All these troubles revolve around the irritable mutual dependence of life and art—with their need and contempt for one another. Of necessity, to create is a temporary state and cannot be possessed, because you learn and relearn that it is the lie and mask of Art and, too, its mortification, which promise a continuity.
There are twenty crucial minutes in the evolution of each of my paintings. The closer I get to that time—those twenty minutes—the more intensely subjective I become—but the more objective, too. Your eye gets sharper; you become continuously more and more critical.
There is no measure I can hold on to except this scant half-hour of making.
One of the great mysteries about the past is that such masters as Mantegna were able to sustain this emotion for a year.
The problem, of course, is far more complex that mere duration of “inspiration.” There were pre-images in the fifteenth century, foreknowledge of what was going to be brought into existence. Maybe my pre-image is unknown to me, but today it is impossible to act as if pre-imaging is possible.
Many works of the past (and of the present) complete what they announce they are going to do, to our increasing boredom. Certain others plague me because I cannot follow their intentions. I can tell at a glance what Fabritius is doing, but I am spending my life trying to find out what Rembrandt was up to.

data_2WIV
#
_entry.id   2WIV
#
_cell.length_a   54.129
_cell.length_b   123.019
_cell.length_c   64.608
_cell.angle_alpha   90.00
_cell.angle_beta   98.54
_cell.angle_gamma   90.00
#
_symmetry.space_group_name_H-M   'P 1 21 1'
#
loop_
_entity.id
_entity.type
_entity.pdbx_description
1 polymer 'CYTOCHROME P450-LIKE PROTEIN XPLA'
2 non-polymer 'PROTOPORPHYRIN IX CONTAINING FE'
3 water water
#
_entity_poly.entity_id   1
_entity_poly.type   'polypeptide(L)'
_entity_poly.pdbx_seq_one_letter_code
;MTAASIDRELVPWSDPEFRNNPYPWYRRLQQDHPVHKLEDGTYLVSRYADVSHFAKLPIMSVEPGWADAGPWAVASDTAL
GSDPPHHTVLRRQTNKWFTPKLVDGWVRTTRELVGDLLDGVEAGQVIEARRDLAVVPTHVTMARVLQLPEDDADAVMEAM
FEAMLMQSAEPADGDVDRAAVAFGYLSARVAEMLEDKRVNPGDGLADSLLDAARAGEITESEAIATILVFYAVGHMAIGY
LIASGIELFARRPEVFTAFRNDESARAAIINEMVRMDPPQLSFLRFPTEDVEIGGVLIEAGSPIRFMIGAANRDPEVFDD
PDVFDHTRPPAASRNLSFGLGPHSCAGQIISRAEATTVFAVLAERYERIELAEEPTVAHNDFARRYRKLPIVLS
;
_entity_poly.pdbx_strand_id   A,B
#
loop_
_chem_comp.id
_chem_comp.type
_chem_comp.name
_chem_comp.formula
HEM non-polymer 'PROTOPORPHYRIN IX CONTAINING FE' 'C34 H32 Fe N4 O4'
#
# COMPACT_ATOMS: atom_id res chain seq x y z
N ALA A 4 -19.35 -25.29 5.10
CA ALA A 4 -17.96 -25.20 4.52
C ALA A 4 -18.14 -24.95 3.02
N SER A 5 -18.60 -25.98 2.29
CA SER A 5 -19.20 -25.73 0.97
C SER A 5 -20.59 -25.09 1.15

I have a studio in the country—in the woods—but my paintings look more real to me than what is outdoors. You walk outside; the rocks are inert; even the clouds are inert. It makes me feel a little better. But I do have faith that it is possible to make a living thing, not a diagram of what I have been thinking: to posit with paint something living, something that changes each day.
Everyone destroys marvelous paintings. Five years ago you wiped out what you are about to start tomorrow.
Where do you put a form? It will move all around, bellow out and shrink, and sometimes it winds up where it was in the first place. But at the end it feels different, and it had to make the voyage. I am a moralist and cannot accept what has not been paid for, or a form that has not been lived through.
Frustration is one of the great things in art; satisfaction is nothing.
Two artists always fascinate me—Piero della Francesca and Rembrandt. I am fixed on those two and their insoluble opposition. Piero is the ideal painter: he pursued abstraction, some kind of fantastic, metaphysical , perfect organism. In Rembrandt, the plane of art is removed. It is not a painting, but a real person—a substitute, a golem. He is really the only painter in the world!
Certain artists do something and new emotion is brought into the world; its real meaning lies outside of history and the chains of causality.
Human consciousness moves, but it is not a leap: it is one inch. One inch is a small jump, but that jump is everything. You go way out and then you have to come back—to see if you can move that inch.
I do not think of modern art as Modern Art. The problem started long ago, and the question is: Can there be any art at all?
Maybe this is the content of modern art.